NEA - or Non-Exam Assessment - forms 20% of the A Level. Here are some tips for getting the best out of this component:
Choose a topic that genuinely interests you, or that is based on something that you already have an interest in - this will make the process a lot easier.
Do not be tempted by a topic that you think will be impressive but that is actually deadly dull to you (yes, I realise this is very similar to the point above - this point is really very important and cannot be overstated).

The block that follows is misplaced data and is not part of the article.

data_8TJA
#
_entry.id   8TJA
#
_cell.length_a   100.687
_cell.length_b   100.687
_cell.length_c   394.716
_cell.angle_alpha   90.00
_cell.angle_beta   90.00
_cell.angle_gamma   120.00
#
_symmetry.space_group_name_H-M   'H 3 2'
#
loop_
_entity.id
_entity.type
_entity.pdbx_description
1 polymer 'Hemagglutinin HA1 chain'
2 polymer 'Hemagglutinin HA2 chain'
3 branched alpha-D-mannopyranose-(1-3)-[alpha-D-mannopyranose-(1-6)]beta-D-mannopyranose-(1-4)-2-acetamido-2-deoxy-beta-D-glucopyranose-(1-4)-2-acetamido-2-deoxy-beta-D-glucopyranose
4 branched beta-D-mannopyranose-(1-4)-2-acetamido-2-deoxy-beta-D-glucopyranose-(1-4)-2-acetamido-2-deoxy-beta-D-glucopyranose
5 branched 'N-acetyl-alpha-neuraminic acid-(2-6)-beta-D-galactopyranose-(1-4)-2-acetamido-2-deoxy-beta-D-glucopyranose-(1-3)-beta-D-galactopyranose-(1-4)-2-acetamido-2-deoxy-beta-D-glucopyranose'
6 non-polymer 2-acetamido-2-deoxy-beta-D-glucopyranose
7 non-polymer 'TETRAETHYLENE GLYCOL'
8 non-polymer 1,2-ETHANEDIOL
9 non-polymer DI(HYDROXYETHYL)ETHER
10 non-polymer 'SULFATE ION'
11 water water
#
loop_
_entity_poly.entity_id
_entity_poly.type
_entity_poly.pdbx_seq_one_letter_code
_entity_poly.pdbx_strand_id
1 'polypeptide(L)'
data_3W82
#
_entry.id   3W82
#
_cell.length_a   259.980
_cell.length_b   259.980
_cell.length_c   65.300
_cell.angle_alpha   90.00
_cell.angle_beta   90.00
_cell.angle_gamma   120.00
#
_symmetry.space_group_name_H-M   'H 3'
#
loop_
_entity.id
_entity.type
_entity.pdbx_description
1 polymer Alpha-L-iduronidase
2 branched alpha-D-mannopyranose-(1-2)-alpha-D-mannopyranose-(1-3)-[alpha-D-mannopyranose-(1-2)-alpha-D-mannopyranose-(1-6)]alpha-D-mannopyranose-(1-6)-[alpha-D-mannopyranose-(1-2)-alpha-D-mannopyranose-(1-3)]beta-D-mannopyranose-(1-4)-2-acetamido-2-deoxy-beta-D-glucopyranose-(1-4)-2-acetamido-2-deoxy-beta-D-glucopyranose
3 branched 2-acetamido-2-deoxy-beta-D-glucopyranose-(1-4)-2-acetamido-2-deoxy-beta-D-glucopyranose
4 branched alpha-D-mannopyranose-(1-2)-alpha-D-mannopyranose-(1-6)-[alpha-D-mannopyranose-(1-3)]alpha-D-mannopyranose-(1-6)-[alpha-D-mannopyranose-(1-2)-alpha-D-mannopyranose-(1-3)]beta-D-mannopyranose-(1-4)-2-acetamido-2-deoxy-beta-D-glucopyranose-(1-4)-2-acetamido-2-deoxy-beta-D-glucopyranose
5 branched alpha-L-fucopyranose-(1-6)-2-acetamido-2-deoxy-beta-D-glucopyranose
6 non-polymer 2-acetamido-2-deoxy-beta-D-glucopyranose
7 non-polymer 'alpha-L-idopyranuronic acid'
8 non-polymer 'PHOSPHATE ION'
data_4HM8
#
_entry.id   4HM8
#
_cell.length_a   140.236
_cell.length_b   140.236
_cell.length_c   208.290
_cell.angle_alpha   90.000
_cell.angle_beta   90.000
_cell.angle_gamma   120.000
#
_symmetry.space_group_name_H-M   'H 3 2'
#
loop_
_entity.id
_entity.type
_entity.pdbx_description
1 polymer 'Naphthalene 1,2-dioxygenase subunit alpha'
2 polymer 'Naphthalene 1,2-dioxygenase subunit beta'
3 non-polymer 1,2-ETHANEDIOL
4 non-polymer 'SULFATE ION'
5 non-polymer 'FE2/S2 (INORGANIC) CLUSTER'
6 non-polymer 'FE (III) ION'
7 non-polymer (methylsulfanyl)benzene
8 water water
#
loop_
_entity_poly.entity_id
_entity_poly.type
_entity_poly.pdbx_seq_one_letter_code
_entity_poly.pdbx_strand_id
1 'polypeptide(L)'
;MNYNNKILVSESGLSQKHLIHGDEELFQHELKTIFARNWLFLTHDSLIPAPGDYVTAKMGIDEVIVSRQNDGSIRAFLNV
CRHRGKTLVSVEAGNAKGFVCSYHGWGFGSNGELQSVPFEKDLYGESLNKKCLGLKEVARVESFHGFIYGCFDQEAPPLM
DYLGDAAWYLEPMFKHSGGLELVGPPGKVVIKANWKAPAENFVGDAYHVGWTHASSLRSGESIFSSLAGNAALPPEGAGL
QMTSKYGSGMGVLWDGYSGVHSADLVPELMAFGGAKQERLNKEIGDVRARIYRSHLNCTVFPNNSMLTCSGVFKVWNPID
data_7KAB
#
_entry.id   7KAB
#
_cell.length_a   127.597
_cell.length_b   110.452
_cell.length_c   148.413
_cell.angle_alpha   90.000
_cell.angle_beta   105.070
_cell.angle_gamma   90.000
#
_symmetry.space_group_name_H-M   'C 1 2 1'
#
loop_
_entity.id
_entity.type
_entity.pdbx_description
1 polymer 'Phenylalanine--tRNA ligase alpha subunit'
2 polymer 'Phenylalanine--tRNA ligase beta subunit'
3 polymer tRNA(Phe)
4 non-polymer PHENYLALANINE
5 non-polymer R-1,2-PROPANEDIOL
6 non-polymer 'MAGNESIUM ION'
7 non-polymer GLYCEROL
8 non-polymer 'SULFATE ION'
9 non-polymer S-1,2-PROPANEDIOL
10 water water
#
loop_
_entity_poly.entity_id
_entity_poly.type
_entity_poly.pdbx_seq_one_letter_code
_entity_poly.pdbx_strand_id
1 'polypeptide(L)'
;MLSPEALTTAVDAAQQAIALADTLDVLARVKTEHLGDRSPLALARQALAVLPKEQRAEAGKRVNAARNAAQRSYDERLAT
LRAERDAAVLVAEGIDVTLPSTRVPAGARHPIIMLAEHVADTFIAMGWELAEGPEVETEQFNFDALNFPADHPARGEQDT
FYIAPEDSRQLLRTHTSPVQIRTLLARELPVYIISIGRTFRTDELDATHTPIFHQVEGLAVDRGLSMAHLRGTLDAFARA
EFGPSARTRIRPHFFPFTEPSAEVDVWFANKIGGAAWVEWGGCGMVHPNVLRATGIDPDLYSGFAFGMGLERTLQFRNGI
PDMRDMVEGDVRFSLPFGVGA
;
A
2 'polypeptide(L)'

Get started as soon as you can and make the most of your teachers’ expertise and advice.
Don’t overlook context in your analysis - this is where students most often drop marks - as a minimum you should be linking features to audience/genre/purpose and commenting on meaning/intention, not just counting and labelling features.
Again, choose something that interests you, not something you think will get good marks - it won’t if you do it in a rush because you put it off for ages.
Be as up-to-date as you can on material here. General “reading around” about language will benefit you hugely in A Level assessments.
See this excellent blog for language news of the week, maintained by a teacher of A Level English Language.